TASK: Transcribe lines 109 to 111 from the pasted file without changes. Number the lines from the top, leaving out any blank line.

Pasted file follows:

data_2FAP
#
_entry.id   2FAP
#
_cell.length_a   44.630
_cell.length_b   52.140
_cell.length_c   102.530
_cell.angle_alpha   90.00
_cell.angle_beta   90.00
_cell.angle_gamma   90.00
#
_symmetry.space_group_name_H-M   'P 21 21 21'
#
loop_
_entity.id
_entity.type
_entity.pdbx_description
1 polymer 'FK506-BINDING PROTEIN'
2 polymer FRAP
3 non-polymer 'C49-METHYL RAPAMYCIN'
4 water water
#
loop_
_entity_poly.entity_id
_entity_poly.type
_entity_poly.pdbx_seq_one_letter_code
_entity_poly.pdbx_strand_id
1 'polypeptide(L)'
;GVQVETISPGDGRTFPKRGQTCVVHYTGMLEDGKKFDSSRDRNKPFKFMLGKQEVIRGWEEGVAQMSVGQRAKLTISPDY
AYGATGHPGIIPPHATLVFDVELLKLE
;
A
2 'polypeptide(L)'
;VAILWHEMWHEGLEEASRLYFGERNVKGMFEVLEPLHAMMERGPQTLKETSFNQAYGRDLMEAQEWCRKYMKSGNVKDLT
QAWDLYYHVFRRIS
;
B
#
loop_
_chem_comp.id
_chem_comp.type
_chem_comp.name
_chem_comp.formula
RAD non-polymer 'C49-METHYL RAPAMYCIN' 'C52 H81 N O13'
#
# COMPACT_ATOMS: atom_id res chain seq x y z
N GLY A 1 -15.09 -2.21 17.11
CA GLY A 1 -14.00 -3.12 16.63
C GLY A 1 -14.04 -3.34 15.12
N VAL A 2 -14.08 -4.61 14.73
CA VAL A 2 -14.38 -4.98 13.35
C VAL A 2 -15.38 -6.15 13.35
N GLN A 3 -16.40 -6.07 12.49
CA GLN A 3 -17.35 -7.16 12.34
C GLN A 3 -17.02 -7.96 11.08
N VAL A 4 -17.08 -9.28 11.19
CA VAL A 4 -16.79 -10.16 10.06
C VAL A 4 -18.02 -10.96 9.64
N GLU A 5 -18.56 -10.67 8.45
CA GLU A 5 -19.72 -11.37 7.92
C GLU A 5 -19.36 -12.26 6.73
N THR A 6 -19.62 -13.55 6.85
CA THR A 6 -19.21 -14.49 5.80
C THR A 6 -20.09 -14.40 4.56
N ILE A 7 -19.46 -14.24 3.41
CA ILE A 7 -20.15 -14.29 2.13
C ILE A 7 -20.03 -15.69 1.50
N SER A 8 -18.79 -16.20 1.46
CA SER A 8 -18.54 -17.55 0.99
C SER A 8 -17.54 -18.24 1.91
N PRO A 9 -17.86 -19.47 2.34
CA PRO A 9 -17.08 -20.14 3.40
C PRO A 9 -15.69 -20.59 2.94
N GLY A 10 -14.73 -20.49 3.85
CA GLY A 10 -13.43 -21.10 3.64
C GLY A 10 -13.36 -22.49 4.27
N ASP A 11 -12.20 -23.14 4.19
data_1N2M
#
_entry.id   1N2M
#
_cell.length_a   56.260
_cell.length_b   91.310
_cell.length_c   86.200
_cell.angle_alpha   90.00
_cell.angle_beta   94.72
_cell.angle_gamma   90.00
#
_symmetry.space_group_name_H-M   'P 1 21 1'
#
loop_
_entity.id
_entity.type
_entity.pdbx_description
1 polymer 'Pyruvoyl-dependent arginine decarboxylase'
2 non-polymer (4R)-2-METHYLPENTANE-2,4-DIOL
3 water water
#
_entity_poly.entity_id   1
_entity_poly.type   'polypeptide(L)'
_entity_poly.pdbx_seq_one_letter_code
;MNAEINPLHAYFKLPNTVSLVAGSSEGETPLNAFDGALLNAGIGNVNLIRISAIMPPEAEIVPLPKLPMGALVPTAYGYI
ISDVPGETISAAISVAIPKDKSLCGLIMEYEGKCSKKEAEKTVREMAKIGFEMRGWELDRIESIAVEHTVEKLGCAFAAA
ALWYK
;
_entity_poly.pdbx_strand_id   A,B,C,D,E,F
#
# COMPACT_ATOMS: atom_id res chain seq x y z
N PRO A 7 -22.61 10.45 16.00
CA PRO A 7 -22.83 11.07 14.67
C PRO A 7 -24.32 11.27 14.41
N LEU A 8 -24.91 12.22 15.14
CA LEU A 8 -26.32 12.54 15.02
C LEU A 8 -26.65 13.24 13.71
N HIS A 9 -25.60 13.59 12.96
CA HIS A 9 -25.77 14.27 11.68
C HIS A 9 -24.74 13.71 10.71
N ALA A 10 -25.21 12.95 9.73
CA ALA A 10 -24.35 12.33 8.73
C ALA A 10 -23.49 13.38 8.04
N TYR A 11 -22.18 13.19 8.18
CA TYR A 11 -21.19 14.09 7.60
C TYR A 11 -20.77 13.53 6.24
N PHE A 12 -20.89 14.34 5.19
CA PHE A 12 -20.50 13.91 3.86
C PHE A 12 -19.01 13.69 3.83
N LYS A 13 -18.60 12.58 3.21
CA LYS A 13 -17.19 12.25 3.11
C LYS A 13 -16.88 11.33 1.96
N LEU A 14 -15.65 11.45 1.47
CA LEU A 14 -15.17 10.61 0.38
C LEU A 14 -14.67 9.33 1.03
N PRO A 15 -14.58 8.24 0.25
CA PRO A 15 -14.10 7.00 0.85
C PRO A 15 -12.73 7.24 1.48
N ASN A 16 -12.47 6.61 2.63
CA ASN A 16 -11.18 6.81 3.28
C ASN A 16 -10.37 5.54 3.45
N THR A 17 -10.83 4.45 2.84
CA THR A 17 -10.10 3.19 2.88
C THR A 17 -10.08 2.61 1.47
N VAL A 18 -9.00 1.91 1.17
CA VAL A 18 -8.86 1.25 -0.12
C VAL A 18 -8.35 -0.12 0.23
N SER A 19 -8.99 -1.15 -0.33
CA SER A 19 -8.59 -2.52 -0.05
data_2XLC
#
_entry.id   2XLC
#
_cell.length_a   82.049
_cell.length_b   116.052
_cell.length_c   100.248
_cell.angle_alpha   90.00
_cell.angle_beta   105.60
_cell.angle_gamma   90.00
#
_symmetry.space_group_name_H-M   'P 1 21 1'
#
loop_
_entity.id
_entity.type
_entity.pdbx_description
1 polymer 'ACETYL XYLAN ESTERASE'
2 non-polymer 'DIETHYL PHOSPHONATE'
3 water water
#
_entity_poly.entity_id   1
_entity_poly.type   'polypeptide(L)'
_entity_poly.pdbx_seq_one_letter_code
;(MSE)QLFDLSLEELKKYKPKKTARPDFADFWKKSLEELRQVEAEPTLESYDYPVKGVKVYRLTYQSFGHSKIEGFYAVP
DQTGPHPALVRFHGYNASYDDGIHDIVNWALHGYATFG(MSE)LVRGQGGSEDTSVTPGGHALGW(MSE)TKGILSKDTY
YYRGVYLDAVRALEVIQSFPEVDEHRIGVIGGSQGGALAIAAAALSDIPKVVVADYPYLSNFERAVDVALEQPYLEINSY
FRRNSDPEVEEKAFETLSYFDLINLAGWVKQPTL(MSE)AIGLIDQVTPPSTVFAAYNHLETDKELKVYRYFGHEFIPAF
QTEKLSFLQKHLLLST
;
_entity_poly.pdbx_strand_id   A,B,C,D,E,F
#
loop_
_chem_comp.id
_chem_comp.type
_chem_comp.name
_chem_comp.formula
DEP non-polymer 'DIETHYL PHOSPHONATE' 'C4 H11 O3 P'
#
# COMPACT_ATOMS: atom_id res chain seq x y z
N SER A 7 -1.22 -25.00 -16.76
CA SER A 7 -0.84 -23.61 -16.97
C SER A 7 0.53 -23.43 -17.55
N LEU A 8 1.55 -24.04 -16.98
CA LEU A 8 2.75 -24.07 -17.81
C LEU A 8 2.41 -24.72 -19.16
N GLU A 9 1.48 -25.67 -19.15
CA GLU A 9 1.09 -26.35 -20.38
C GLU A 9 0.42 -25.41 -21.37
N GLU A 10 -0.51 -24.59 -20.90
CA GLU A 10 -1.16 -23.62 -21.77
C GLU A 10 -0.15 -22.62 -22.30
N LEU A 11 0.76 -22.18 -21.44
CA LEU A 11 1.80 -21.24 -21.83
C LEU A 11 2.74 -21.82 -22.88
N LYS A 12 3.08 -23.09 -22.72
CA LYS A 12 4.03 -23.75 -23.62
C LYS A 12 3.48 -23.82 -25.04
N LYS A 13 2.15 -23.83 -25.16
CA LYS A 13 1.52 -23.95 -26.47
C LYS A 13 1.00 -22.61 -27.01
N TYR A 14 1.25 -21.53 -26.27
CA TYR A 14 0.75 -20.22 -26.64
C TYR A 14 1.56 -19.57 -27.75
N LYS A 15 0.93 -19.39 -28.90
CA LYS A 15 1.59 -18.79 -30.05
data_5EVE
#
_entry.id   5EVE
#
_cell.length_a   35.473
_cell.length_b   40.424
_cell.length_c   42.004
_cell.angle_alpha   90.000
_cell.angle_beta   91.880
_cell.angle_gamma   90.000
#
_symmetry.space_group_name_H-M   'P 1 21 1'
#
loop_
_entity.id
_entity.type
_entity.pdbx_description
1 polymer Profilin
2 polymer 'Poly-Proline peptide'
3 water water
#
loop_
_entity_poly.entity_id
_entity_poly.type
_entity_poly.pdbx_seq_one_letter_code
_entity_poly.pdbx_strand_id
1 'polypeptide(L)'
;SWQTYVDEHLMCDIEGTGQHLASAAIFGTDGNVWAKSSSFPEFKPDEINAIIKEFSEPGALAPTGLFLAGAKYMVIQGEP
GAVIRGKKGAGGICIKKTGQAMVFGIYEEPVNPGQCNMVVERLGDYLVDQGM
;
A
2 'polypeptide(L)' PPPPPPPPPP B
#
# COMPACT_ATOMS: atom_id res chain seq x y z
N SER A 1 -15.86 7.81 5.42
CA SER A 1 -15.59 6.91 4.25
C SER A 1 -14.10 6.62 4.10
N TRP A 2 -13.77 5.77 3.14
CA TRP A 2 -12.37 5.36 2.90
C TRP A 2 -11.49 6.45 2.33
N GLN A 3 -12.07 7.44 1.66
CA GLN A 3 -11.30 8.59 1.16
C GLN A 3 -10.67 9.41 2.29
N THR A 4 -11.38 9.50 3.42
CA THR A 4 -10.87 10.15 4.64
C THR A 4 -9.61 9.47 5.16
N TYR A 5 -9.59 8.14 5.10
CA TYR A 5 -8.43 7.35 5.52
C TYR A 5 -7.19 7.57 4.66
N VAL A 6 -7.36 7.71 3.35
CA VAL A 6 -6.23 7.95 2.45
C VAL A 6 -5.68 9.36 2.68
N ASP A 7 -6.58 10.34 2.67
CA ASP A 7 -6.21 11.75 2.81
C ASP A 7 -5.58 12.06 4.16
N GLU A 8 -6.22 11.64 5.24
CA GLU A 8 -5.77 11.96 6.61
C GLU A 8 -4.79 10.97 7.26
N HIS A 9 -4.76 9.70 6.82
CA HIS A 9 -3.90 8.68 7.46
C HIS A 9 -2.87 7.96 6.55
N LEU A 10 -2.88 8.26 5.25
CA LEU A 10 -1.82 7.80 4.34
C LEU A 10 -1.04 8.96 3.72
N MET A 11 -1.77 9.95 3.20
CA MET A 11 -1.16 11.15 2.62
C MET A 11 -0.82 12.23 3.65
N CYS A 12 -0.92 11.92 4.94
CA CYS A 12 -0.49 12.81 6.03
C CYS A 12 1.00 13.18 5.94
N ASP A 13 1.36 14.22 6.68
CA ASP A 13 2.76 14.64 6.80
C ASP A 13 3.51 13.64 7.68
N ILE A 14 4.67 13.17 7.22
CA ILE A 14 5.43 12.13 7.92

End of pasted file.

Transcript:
N PRO A 7 -22.61 10.45 16.00
CA PRO A 7 -22.83 11.07 14.67
C PRO A 7 -24.32 11.27 14.41